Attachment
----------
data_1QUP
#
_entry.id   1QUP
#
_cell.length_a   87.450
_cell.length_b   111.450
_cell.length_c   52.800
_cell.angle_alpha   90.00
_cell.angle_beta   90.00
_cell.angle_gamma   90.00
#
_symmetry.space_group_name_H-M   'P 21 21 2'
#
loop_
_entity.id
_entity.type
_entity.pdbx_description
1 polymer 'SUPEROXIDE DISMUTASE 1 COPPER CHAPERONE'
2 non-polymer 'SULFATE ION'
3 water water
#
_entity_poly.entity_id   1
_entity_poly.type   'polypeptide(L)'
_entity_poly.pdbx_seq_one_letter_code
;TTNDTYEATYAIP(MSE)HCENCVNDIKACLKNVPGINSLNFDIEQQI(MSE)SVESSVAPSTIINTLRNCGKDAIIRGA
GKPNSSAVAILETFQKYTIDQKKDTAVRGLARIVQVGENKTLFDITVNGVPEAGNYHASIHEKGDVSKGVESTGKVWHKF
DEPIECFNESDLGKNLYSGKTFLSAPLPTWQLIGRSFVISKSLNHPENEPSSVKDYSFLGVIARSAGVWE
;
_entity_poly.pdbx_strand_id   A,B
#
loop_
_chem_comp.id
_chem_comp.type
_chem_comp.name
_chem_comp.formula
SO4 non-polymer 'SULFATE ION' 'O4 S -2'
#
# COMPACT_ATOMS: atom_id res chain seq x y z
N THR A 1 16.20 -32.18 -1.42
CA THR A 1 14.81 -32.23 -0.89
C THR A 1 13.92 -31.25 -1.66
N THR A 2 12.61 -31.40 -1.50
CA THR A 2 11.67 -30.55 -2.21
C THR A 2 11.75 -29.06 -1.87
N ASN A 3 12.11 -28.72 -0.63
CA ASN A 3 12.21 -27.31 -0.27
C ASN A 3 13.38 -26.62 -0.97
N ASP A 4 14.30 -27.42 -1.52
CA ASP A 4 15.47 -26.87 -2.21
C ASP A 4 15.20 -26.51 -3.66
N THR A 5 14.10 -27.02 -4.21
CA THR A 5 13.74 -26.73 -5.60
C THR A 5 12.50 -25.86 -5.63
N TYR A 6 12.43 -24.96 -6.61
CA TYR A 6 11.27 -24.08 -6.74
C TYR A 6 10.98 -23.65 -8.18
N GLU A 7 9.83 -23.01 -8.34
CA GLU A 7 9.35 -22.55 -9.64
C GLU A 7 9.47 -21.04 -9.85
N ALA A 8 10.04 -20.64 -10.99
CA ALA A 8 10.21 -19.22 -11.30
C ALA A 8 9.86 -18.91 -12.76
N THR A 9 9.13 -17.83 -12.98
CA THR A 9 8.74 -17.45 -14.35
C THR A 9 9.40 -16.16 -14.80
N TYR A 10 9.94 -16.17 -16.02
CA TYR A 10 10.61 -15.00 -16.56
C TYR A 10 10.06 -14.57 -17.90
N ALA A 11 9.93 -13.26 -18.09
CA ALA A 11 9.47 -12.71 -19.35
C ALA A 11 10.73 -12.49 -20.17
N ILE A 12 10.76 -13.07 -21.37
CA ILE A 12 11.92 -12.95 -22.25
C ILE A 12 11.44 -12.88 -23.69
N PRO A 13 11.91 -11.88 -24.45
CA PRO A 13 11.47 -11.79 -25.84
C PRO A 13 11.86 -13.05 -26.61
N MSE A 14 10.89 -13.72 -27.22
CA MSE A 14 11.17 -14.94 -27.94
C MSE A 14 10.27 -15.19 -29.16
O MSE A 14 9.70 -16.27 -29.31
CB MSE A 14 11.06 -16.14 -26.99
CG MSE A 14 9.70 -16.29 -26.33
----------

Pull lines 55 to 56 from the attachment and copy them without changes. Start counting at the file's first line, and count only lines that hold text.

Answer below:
CA TYR A 6 11.27 -24.08 -6.74
C TYR A 6 10.98 -23.65 -8.18